What is RDMA? A quick guide to innovative data transfer
In a tech environment featuring high-speed clusters and data center networks, performance cannot be compromised at the expense of functionality. These computer networks are designed to maximize performance and data access for organizations by expanding computing power and streamlining operations.
However, data transfer remains a necessary function of these networks, and the energy required to transfer data quickly can bog down computer processors. To fix this, some enterprises have turned to remote direct memory access (RDMA). But first, what is RDMA? It’s a relatively new computing solution that improves data transfers by bypassing any data processing and supporting faster communications that don’t inhibit other computing activity.
The exact function and benefits of RDMA are fairly technical in nature, but enterprise leadership shouldn’t be intimidated. Although it requires some updates to your computing infrastructure, RDMA offers benefits that are well worth the transition, especially for organizations working in certain industries.
Top benefits of RDMA
RDMA’s value resides in its ability to exchange main memory data without using the processors, caches or operating systems of either computer used in the data transfer. That means RDMA can access or deliver data without using up the resources of a computer. If other computing processes are taking place, they can continue on without interference, according to TechTarget.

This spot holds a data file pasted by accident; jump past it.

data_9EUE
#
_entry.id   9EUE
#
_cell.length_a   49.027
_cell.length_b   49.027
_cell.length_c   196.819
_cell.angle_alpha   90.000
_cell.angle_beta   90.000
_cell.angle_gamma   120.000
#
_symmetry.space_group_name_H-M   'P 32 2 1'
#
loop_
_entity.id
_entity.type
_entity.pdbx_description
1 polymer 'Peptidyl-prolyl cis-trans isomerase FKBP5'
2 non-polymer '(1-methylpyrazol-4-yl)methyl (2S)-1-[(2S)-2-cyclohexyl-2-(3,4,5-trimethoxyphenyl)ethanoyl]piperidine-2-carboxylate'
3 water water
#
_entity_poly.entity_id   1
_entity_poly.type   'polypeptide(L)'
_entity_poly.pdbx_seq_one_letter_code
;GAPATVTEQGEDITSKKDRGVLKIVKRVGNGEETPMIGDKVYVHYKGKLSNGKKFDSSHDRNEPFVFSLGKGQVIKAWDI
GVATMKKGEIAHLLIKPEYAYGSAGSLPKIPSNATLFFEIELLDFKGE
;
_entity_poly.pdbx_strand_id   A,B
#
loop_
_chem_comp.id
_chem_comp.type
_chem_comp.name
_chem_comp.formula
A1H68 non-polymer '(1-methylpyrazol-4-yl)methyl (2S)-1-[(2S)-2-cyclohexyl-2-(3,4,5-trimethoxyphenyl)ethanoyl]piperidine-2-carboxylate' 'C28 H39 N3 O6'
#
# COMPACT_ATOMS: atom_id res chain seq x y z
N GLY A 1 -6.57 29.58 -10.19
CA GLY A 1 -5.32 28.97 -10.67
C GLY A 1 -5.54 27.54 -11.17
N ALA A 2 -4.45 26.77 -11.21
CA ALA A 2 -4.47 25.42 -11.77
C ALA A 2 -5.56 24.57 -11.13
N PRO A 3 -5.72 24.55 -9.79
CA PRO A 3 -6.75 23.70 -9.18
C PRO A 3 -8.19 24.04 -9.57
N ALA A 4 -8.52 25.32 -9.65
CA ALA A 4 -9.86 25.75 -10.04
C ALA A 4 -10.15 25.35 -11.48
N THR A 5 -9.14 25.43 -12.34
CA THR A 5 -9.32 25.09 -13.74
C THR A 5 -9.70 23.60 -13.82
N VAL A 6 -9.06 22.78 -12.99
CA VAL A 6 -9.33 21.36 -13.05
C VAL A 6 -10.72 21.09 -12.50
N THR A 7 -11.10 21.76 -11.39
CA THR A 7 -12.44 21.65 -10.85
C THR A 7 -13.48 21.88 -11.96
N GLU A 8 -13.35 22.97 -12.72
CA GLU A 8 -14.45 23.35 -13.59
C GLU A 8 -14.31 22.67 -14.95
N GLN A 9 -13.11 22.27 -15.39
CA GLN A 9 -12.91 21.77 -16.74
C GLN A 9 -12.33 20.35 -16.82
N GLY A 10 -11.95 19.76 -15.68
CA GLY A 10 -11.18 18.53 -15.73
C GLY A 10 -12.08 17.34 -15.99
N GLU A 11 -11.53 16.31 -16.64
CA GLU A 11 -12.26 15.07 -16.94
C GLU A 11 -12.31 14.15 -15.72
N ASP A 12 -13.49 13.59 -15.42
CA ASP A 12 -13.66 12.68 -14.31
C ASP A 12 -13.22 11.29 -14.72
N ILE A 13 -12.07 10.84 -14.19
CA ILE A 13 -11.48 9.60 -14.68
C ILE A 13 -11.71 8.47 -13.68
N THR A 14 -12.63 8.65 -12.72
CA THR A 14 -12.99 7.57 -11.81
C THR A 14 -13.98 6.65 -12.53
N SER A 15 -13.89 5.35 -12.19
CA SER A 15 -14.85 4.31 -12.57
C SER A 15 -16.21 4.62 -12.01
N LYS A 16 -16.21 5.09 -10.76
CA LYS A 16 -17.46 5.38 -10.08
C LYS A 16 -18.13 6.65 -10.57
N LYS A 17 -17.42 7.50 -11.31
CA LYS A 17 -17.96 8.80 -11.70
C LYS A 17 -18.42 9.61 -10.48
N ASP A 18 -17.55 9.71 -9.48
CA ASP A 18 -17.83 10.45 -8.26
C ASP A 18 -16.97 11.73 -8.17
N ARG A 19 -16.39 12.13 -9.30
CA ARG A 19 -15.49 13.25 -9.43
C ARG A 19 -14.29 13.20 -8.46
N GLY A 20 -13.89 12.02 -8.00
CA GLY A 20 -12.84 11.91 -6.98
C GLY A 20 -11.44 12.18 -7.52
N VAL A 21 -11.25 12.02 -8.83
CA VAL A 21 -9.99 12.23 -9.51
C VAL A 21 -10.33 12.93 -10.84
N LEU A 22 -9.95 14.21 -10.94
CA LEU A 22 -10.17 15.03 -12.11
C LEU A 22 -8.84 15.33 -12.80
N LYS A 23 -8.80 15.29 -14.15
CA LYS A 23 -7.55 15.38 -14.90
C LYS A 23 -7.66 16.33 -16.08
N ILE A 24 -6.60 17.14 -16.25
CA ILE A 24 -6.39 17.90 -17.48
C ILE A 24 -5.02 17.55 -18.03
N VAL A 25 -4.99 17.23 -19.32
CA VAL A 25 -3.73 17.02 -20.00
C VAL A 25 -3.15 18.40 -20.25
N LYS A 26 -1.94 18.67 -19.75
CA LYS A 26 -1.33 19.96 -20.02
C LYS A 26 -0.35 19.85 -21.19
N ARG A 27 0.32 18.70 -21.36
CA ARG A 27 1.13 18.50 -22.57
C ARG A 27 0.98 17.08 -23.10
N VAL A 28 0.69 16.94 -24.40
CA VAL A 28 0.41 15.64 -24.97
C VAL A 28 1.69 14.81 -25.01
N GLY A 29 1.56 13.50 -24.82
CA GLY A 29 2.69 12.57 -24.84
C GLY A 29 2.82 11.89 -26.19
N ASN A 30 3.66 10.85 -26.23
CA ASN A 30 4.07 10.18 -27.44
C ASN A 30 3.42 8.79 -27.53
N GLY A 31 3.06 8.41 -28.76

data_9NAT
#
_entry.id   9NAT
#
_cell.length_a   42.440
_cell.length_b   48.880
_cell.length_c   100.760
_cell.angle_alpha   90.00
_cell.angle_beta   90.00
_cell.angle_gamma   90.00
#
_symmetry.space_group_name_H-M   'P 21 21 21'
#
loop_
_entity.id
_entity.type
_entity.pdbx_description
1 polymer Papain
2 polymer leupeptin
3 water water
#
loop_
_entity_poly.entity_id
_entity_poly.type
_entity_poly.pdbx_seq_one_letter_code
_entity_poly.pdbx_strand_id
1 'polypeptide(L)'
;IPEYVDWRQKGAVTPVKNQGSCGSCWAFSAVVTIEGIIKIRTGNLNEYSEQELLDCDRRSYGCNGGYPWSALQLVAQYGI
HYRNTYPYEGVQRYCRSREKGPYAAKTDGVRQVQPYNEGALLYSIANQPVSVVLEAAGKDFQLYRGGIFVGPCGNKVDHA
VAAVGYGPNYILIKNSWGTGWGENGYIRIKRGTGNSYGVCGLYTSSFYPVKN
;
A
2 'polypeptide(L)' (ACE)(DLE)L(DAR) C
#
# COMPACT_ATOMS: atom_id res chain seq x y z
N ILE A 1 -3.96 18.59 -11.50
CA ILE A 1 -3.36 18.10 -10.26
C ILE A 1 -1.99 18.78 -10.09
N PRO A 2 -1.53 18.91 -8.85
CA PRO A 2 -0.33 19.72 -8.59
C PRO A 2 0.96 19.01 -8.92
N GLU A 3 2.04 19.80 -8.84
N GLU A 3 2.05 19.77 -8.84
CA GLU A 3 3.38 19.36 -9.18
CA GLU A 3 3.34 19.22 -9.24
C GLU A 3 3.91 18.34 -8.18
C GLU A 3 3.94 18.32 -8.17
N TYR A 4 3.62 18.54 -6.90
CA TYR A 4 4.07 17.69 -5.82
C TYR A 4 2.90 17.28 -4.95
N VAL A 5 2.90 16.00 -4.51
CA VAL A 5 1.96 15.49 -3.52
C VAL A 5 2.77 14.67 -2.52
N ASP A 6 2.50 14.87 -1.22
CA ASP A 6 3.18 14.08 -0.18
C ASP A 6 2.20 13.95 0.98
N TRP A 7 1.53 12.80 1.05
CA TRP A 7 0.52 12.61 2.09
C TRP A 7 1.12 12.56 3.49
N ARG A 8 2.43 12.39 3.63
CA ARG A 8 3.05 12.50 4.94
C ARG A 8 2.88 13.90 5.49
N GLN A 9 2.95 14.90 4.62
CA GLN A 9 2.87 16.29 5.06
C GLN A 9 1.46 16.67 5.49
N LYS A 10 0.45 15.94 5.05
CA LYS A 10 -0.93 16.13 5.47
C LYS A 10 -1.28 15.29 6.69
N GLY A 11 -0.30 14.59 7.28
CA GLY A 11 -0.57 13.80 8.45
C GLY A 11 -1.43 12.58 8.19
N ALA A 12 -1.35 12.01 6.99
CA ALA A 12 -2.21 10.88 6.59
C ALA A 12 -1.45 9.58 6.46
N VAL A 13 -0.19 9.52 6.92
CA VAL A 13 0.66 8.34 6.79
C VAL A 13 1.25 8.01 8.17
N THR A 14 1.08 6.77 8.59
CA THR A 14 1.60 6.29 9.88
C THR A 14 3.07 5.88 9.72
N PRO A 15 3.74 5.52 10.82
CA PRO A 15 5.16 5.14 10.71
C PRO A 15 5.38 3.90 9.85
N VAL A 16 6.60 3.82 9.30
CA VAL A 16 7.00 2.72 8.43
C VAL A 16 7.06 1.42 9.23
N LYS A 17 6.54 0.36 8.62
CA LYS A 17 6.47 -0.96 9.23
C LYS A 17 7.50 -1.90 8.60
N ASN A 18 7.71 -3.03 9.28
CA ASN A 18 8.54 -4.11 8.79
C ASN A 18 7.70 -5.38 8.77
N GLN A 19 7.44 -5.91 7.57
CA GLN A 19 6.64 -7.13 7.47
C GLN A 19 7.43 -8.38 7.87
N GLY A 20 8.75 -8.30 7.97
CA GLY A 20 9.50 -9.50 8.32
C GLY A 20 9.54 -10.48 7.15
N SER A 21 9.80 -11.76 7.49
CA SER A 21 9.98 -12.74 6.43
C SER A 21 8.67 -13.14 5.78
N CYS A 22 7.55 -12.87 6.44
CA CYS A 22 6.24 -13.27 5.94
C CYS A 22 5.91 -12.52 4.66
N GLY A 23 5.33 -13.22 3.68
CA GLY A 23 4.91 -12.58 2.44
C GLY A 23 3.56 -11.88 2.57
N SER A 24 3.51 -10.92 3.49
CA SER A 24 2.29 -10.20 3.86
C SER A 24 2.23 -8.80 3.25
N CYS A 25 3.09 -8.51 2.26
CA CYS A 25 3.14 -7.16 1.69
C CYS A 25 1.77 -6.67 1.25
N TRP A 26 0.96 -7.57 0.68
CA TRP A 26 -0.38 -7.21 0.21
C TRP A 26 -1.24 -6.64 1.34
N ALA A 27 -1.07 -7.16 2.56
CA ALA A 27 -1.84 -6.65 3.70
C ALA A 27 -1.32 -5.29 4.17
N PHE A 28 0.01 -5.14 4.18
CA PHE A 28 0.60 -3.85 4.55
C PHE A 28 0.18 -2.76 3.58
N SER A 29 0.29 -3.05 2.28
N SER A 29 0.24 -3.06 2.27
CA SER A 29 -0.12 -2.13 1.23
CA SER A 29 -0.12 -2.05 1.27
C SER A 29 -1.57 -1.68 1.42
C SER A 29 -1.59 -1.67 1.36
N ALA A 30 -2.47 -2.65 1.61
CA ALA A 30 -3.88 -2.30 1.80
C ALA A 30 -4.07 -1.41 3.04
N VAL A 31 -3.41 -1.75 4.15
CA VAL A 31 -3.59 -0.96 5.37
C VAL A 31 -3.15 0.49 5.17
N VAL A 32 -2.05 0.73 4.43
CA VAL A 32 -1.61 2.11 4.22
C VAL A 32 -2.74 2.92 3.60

RDMA supports better computing. Its increased speed is powered by zero-copy capabilities, which enable transferring without the need to copy data between different network layers. It can also accelerate the data transfer rate over what organizations might see from their traditional infrastructure. Computer processing speeds are optimized, and data transfer becomes faster and more efficient. The time savings on both sides add up quickly.
As IT Peer Network notes, recent tech innovations have made latency — the lag time it takes to transfer data — a much more important factor that affects the quality of performance for internal operations, as well as customer-facing experiences. RDMA can help resolve latency worries, setting organizations up for success now and in the future.
Targeting high-impact industries
Some industries face a more urgent need than others to integrate RDMA into their computing infrastructure. For example, financial service industries can benefit greatly from low-latency data transfer, as well as companies that are building user experiences through mobile technology and emerging online outlets.
Meanwhile, medical organizations and cloud computing brands can use RDMA to mitigate issues surrounding high transfer volume, which might otherwise slow down computer processes for other arms of the organization. Medical companies, in particular, can use RDMA to make sure high-volume and data transfer latency do not adversely affect patient care.
Eventually, virtually every enterprise will have a clear use case for RDMA. Yet the previously mentioned industries will likely lead the way in RDMA adoption due to the significant improvements they will see in critical areas of their operations.
As organizations grow more familiar with remote direct memory access, software and hardware providers will make their own products compatible with this data transfer solution. So, what is RDMA? When implemented correctly, it’s a technology that will speed up your entire organization.